It’s 2021 and we’re still finding unique ways to pair up to develop self-driving cars. The latest is between Toyota, AV startup Aurora, and auto part supplier Denso. The three companies will join forces to develop a fleet of robotaxis, with the first hitting the road by the end of this year.
It’s a big get for Aurora, the scrappy AV startup founded by Chris Urmson, the former head engineer of Google’s self-driving car project, among others. Toyota, which outsold Volkswagen in 2020 to reclaim its status as the biggest automaker in the world, is one of the few car companies that has yet to pair up with an autonomous vehicle startup. Denso, which spun out of Toyota in the mid-20th century, is one of the largest auto suppliers on the planet. So Aurora is now officially rolling with the big dogs.
The companies plan to develop and test driverless vehicles equipped with Aurora’s self-driving hardware and software stack, starting with the Toyota Sienna minivan. “By the end of 2021, we expect to have designed, built, and begun testing an initial fleet of these Siennas near our areas of development,” the companies said.
Once they finish testing, the companies will begin mass producing autonomous vehicles for a full-scale ride-hailing operation. According to Aurora:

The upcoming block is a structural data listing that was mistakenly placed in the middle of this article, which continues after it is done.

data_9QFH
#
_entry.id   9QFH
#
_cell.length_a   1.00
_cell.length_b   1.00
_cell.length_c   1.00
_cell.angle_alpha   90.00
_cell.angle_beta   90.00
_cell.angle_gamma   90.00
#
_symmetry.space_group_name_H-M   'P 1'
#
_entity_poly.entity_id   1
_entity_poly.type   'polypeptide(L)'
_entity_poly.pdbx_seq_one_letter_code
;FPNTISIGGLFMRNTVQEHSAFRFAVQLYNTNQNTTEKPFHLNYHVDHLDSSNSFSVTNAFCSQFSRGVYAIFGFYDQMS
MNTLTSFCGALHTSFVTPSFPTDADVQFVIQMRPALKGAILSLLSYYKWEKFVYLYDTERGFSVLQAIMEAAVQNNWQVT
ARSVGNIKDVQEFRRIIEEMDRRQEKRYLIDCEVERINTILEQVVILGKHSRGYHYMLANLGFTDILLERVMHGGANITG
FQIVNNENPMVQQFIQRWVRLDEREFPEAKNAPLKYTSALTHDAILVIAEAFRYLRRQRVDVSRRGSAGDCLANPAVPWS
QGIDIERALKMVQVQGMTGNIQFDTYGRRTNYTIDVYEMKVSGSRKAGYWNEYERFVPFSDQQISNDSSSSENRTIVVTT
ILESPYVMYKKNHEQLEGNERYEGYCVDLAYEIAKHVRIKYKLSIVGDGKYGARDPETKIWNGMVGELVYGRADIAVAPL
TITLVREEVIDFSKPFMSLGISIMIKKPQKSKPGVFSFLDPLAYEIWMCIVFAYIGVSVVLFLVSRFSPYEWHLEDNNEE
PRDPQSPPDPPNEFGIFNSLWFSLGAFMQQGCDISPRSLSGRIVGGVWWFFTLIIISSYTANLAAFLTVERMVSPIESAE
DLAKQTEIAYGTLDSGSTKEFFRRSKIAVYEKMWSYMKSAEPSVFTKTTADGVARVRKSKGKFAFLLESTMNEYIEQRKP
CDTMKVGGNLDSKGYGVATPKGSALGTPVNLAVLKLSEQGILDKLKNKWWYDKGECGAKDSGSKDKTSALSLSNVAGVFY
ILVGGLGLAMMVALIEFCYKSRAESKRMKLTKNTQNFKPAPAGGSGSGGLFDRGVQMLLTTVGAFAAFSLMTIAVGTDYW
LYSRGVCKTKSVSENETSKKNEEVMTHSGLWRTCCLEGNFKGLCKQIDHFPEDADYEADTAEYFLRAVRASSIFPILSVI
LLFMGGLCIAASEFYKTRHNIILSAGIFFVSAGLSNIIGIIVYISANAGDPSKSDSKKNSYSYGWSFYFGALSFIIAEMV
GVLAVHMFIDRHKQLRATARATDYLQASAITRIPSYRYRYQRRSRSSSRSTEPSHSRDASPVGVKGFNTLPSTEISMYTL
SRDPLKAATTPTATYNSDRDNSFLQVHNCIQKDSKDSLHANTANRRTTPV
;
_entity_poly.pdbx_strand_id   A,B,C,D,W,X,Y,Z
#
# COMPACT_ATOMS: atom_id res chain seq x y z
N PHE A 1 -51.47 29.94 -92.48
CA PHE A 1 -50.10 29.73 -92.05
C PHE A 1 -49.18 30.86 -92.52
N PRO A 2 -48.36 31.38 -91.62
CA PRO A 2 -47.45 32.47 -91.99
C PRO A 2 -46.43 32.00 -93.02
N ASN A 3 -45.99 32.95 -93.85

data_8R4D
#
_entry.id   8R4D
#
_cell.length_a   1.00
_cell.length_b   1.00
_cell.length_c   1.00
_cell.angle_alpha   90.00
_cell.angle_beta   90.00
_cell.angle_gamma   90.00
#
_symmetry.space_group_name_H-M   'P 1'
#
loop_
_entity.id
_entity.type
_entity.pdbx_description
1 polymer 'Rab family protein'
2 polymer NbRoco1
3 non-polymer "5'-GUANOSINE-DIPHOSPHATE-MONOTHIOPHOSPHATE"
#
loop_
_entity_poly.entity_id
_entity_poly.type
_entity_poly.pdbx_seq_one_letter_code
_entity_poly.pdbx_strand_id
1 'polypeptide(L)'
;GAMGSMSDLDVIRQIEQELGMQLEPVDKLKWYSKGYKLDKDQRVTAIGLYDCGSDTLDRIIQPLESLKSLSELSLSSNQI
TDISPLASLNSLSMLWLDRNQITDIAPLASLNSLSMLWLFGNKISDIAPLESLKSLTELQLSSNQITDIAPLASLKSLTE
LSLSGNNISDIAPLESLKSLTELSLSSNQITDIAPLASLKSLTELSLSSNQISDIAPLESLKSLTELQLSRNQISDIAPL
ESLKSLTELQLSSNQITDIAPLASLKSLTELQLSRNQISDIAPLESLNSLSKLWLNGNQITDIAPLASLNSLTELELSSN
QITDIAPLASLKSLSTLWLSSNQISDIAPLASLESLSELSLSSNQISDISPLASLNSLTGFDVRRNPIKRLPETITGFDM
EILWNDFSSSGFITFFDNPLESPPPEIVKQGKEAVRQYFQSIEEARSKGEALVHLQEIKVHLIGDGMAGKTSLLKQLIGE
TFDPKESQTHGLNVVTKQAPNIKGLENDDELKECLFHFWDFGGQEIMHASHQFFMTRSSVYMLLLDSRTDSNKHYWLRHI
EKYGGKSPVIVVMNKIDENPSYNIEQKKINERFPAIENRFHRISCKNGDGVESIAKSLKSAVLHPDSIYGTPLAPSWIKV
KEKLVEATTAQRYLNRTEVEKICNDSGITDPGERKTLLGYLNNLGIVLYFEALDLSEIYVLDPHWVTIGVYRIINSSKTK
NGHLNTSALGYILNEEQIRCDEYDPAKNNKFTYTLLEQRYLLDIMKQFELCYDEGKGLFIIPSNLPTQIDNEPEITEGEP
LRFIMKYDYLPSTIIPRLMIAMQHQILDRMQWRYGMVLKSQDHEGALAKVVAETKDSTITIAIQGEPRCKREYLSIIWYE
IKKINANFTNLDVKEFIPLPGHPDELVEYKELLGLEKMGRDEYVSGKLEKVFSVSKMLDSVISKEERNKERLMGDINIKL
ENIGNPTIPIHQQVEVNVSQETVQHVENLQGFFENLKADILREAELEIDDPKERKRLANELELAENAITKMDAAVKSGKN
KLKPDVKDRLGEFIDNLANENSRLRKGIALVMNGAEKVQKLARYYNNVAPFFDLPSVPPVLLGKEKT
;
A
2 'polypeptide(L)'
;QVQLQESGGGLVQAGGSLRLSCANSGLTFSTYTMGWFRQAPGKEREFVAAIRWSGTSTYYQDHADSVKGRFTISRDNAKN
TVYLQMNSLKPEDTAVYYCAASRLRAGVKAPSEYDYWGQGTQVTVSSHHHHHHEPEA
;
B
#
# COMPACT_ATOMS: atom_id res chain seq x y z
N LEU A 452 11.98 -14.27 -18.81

It brings our companies together to lay the groundwork for the mass-production, launch, and support of these vehicles with Toyota on ride-hailing networks, including Uber’s, over the next few years. As part of this long-term effort, we’ll be exploring mass production of key autonomous driving components with Denso and a comprehensive services solution with Toyota for when these vehicles are deployed at scale, including financing, insurance, maintenance, and more.
Aurora recently grew its ranks of engineers after acquiring Uber’s self-driving car division late last year. The startup sent offer letters to about three-fourths of the ride-hailing company’s Advanced Technologies Group, which is based in Pittsburgh and Toronto, according to TechCrunch.
Toyota has largely kept its self-driving car tinkering quiet. The Japanese company has released some information about its test vehicles and the types of sensors it’s using, but we’ve seen very little of the cars in operation. Toyota was planning to offer a limited ride-hailing pilot in downtown Tokyo during the 2020 Summer Olympics, but that was delayed due to the COVID-19 pandemic. The automaker also recently invested $400 million in Pony.ai, a self-driving startup based in the US and China.
Toyota has developed a self-driving software called “Chauffeur,” which ironically was also the codename for Google’s self-driving project under Urmson. Toyota’s software is “focused on full autonomy, where the human is essentially removed from the driving equation, either completely in all environments, or within a restricted driving domain.” Toyota has a second product called “Guardian,” which is essentially an advanced driver-assist system akin to Tesla’s Autopilot. Neither is being offered in any production car today.
Toyota Research Institute, the automaker’s Silicon Valley-based division, has been conducting tests at its Ottawa Lake, Michigan, closed-course facility for a number of years. In 2018, Toyota agreed to invest $500 million in a joint self-driving project with Uber, but that investment is now moot as Aurora owns what’s left of Uber’s AV division.